Oxford Castle has witnessed many Christmases and with December 25th fast approaching, we’ve taken a look at what those Christmases might have been like. If you want to find out even more about this, come to one of our special Christmas at the Castle tours, running from November 26th to December 18th!
- William the Conqueror, for whom Oxford Castle was built, was crowned on Christmas Day.
- Carols were forbidden in Church, giving rise to the tradition of singing from door to door.
- Mince pies contained meat, along with cloves, nutmeg and cinnamon to represent the three kings.
- The rich normally had goose or venison for dinner. The poor had whatever they could get; the rich might give them the offal, then called the ‘umbles’ which were mixed with other ingredients to make ‘umble pie’. We now say people ‘eat humble pie’ when they have been brought down a level.
- On the day after Christmas, Lords gave money to the poor in a clay pots or ‘boxes’ called ‘piggies’ which had a slit in the top. These had to be smashed to access the money. Our modern piggy banks and the name ‘Boxing Day’ are derived from this.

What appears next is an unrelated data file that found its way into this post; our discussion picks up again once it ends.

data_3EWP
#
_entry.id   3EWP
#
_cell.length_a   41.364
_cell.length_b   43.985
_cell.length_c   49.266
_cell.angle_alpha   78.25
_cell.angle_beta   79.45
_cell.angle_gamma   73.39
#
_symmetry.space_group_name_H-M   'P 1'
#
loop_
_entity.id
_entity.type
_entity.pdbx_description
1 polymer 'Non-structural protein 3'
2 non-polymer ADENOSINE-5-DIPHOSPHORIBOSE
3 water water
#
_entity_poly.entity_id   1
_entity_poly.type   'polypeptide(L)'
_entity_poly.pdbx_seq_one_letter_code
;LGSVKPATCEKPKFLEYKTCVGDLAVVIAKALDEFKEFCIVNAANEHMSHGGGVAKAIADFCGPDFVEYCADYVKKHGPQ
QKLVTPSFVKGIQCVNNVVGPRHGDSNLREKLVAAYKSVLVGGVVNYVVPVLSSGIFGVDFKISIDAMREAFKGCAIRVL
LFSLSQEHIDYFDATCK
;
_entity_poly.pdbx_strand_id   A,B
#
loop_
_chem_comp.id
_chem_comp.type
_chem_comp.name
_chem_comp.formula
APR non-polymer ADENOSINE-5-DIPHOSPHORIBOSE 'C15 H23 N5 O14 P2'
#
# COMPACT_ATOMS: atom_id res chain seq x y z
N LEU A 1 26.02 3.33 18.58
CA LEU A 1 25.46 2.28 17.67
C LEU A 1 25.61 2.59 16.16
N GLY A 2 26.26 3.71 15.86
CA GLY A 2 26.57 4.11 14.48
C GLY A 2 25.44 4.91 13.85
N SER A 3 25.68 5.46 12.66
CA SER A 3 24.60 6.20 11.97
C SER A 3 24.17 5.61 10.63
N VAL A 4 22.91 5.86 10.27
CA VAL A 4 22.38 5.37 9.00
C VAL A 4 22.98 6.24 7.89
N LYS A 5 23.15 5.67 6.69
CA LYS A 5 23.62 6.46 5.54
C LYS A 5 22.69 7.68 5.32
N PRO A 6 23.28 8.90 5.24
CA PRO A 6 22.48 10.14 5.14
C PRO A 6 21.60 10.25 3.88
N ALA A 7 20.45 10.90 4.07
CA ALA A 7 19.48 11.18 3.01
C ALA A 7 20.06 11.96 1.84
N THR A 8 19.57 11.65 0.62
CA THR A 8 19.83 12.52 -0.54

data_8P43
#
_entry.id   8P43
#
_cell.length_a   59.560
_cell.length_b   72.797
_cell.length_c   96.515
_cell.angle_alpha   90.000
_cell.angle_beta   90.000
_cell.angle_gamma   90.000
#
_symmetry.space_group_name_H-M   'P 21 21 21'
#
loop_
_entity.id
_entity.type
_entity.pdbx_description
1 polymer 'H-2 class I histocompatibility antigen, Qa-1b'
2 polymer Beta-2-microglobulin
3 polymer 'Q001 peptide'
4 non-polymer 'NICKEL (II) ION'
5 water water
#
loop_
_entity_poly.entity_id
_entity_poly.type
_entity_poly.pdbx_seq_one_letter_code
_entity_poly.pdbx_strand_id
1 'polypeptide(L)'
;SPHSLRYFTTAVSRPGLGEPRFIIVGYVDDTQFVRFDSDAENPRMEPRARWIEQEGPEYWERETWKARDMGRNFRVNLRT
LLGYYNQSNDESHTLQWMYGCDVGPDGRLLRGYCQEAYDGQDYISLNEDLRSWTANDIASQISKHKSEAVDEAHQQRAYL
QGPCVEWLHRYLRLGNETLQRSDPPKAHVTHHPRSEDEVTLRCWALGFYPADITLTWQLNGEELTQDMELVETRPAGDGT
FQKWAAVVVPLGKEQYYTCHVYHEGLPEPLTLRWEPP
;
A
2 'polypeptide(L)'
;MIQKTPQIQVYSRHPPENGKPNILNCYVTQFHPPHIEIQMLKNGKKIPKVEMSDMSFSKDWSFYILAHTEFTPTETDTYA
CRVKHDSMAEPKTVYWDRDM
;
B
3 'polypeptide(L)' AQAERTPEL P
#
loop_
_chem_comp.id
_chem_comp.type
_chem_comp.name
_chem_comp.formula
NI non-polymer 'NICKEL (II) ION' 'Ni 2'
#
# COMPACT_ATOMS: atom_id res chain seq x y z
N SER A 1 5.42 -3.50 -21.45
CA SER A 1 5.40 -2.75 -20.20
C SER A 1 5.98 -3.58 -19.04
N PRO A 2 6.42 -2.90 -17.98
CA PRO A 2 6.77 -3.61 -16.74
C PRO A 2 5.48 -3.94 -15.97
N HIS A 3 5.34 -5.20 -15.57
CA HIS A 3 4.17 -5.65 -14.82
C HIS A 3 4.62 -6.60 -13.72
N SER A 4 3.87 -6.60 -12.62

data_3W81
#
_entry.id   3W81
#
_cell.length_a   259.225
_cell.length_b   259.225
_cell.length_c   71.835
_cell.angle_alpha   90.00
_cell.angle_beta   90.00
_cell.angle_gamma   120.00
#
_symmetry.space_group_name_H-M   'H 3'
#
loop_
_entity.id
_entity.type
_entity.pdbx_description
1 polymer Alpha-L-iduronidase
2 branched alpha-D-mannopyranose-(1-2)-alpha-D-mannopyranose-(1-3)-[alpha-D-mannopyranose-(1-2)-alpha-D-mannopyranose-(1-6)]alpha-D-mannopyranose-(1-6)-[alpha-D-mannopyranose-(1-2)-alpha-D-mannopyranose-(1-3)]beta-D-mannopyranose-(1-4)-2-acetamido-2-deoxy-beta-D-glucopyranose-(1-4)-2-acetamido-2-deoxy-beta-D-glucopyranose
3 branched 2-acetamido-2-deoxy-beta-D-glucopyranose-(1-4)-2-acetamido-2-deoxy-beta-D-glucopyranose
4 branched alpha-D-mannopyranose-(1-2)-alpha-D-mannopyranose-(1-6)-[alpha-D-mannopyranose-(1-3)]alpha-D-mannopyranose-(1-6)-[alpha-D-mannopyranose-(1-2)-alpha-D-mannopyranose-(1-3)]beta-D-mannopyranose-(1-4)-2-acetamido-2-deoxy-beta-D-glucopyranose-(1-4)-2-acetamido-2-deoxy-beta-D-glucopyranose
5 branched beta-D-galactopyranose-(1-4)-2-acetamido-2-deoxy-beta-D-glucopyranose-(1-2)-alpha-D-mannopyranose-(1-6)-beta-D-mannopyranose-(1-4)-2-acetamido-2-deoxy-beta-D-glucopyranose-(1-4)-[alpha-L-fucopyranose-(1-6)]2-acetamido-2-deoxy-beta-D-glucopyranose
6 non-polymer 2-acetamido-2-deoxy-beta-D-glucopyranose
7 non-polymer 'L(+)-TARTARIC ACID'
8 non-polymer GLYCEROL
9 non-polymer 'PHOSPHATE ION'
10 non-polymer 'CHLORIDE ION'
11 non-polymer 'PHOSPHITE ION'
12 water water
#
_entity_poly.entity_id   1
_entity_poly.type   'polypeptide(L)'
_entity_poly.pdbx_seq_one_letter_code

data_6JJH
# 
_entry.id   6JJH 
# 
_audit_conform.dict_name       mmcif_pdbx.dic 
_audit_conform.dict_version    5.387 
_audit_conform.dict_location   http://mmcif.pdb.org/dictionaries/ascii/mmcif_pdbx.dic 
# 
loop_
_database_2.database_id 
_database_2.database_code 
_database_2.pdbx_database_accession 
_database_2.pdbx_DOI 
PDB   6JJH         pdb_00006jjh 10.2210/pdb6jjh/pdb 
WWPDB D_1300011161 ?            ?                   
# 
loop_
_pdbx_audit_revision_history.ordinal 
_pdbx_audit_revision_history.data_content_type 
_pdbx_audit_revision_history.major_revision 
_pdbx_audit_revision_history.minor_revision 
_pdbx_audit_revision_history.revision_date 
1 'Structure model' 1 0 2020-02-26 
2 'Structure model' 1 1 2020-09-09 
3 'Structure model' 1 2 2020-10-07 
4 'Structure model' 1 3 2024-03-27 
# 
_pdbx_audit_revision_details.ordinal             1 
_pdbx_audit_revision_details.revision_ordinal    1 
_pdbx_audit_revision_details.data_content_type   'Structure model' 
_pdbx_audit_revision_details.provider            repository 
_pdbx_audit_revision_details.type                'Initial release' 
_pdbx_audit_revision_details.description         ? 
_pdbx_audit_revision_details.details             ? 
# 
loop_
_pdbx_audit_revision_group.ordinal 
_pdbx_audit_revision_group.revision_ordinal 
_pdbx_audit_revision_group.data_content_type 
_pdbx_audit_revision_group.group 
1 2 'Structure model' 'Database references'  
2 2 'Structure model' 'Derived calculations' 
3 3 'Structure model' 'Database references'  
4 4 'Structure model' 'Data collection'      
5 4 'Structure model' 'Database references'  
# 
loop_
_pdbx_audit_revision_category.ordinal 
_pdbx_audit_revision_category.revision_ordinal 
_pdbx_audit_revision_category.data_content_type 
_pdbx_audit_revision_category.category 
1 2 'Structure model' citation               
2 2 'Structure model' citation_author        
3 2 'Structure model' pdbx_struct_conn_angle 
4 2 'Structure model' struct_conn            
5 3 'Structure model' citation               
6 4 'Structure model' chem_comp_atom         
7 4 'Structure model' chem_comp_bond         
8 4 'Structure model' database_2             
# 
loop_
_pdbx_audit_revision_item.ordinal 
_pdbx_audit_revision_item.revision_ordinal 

- Alas, Christmas day was not all about charity and gift-giving; it was also a quarter day, which meant people had to pay their rent!
- The Christmas season ran from December 6th to January 6th. December 6th was St Nicholas’s Day, when gift-giving was traditional and the season ended with Epiphany and Twelfth Night.
- Unlike the Normans, Georgians had access to turkeys, which were a popular choice for Christmas dinner. Christmas pudding followed, of which the main ingredient was plum.
- Homes were decorated on Christmas Eve with greenery such as holly.
- The Yule log was selected and burned on the fire for as long as possible during the season, ensuring a piece was retained to light the log the following year.
- Similarly to the Norman period, the rich would give their servants ‘Christmas boxes’ as an act of charity.
- Twelfth Night ended the Christmas season and was a day of revelry.
- The Industrial Revolution saw the Christmas season reduced to just 3 days.
- Queen Victoria’s marriage to Prince Albert brought about many of our traditions such as the Christmas tree which was lit with candles and decorated with sweets and small gifts.
- The Christmas card was introduced in 1843 by Henry Cole and the cracker invented by Tom Smith in 1848 sparking the commercialisation of Christmas.
- As presents increasingly became shop bought and more elaborate they were placed under the tree instead of being hung from its branches.
- Meat started to disappear from mince pies to suit more refined tastes.
- A Christmas Carol was written by Charles Dickens in 1843.